When the climbs got especially steep, the 73-degree seat tube angle combined with the 17.3-inch chainstay length helped maintain proper weight bias while pedaling seated. The front end only wandered slightly on steep, seated climbs when the fork encountered a sizable bump. Overall, the Bronson handled steep climbs well whether seated or standing.

Pointing the Bronson Downhill

Once we arrived at the top and dropped in to our first trail of many it became very obvious what the Bronson's intended purpose's meant to be ridden hard and fast! Cornering traction was impressive on the stock 2.3-inch Maxxis High Roller II tires, despite some rather dry trail conditions. The bike inspires confidence in the corners and rewards riders with an aggressive, more-forward riding style.
Transitioning from corner to corner was very good. The Bronson has no hiccups in its handling while changing lines last minute. It's a very playful yet stable bike. For me, there was no real learning curve with the Bronson and its 27.5-inch wheels. The speeds the bike could handle felt much higher than my comparably-traveled 26-inch wheeled bike, and the harder you push this bike, the better it works, which is a great feeling.

Josh Bryceland riding the 2013 Santa Cruz Bronson
Josh Bryceland riding the 2013 Santa Cruz Bronson

Josh Bryceland and the Santa Cruz Syndicate were on the ride with us. Here's Miami mowing down one of the rocky pieces of trail.

The Bronson is predictably balanced coming off jumps and very controlled upon landing. It likes spending time in the air. Riders who connect the smoothest bits of trail by launching over the rough ones will really enjoy this bike. The balance, front to back, in the suspension is some of the best I've felt on a trail bike. I used all 150mm of travel, front and rear, in multiple big-hitting situations (according to the travel indicator o-rings) yet never noticed it bottom-out. The suspension of the Bronson has a very controlled feeling throughout the entire stroke. According to Josh Kissner, Santa Cruz Bicycles Product Manager, this was a big focus in the development of this bike. The leverage ratio, shock tune, and air spring characteristics all work together to achieve balance and predictability in the suspension. It still has that distinct "Santa Cruz feel," only much more refined.

When the trails got steep and rough, the Bronson maintained its composure well. Braking is predictable and doesn't require the rider to adjust their riding style to compensate. The suspension does a great job of absorbing bumps big and small. Carrying speed through the rough is exceptional for a trail bike too, which is most likely a combination of everything (geometry, suspension design, shock tuning, and wheel size). Frame stiffness is also very good with no noticeable flex.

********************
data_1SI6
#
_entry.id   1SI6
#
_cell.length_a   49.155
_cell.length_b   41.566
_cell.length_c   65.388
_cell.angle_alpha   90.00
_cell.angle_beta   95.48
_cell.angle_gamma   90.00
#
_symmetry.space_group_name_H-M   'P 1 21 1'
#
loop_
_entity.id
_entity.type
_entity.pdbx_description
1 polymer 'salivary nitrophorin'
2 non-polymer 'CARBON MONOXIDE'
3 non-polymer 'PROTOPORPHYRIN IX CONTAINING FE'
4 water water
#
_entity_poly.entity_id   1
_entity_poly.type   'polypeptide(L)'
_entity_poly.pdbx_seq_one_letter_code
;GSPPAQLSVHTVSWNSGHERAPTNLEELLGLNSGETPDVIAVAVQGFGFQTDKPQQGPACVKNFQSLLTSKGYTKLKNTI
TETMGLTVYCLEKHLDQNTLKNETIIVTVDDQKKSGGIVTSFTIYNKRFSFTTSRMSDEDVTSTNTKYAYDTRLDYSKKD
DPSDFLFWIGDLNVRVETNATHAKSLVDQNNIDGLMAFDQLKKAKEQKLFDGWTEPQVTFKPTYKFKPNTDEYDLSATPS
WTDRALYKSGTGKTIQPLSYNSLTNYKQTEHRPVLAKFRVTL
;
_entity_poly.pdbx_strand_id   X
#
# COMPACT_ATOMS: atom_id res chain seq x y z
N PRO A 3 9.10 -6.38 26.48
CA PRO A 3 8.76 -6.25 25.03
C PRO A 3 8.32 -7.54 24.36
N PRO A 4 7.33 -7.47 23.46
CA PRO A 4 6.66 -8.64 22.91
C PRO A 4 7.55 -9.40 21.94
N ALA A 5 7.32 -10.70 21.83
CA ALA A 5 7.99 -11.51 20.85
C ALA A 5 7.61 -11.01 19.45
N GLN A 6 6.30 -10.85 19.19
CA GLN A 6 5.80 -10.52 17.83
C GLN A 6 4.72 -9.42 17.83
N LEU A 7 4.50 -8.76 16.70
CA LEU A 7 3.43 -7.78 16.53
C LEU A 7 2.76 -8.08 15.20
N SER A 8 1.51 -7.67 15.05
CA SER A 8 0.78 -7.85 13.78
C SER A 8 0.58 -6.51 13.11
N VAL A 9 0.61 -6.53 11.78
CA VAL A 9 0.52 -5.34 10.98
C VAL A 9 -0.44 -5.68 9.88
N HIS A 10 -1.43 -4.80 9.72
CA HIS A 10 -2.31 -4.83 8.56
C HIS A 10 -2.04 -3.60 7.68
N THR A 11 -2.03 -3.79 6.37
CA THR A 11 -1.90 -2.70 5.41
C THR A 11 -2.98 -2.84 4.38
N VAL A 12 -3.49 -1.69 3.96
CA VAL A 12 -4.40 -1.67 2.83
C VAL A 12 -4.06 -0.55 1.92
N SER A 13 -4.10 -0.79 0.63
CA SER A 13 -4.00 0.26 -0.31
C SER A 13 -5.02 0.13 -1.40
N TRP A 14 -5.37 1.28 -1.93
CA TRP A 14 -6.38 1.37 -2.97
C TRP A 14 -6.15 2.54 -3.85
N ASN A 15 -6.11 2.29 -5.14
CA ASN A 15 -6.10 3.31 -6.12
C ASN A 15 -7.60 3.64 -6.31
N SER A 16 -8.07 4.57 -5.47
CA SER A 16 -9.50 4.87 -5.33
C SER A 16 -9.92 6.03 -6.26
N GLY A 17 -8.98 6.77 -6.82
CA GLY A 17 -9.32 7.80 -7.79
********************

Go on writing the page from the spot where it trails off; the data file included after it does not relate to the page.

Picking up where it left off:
Rolling Green landscape and a mountain biker
Rolling Green landscape and a mountain biker

Bronson Frame Details

Cable routing is well thought out and fully external with the option of a very clean internal stealth dropper post routing. I personally prefer external cable routing for its ease of maintenance and swapping out a cable or hose if one should break. The Bronson also keeps the cables out of harm's way by routing them on the top side of the down tube and underside of the top tube.

Nice touches on the bike are the low-slung top tube, integrated chainstay and down tube protectors, ISCG05 chain guide mount, generous shock clearance for ease of access, clean 142x12mm thru-axle, and mounts for two water bottle cages. Overall the Bronson is a very clean and refined Santa Cruz.

Save any long term durability issues (which aren't common among Santa Cruz frames), I can see it holding up for several years of abuse.

The 2013 Santa Cruz Bronson
The 2013 Santa Cruz Bronson

What's The Bottom Line?

Whether you're racing competitively or just riding and having fun, the Bronson is an excellent bike that inspires you to push the limits. It's definitely a bike I wouldn't mind owning because of how much fun it is to ride! It truly is the Santa Cruz bike that was "20 years in the making," and represents decades of refinement and the best advancements in their craft since the company's beginning on Bronson Street.

As for the star rating, I'm going to have to go ahead and give it 5 stars, especially since my personal bike (the Specialized Stumpjumper EVO) just recently got a 5 star rating from the Vital MTB Test Sessions. I, without a doubt, like the Bronson more. It's encouraging to see progress like this from year to year.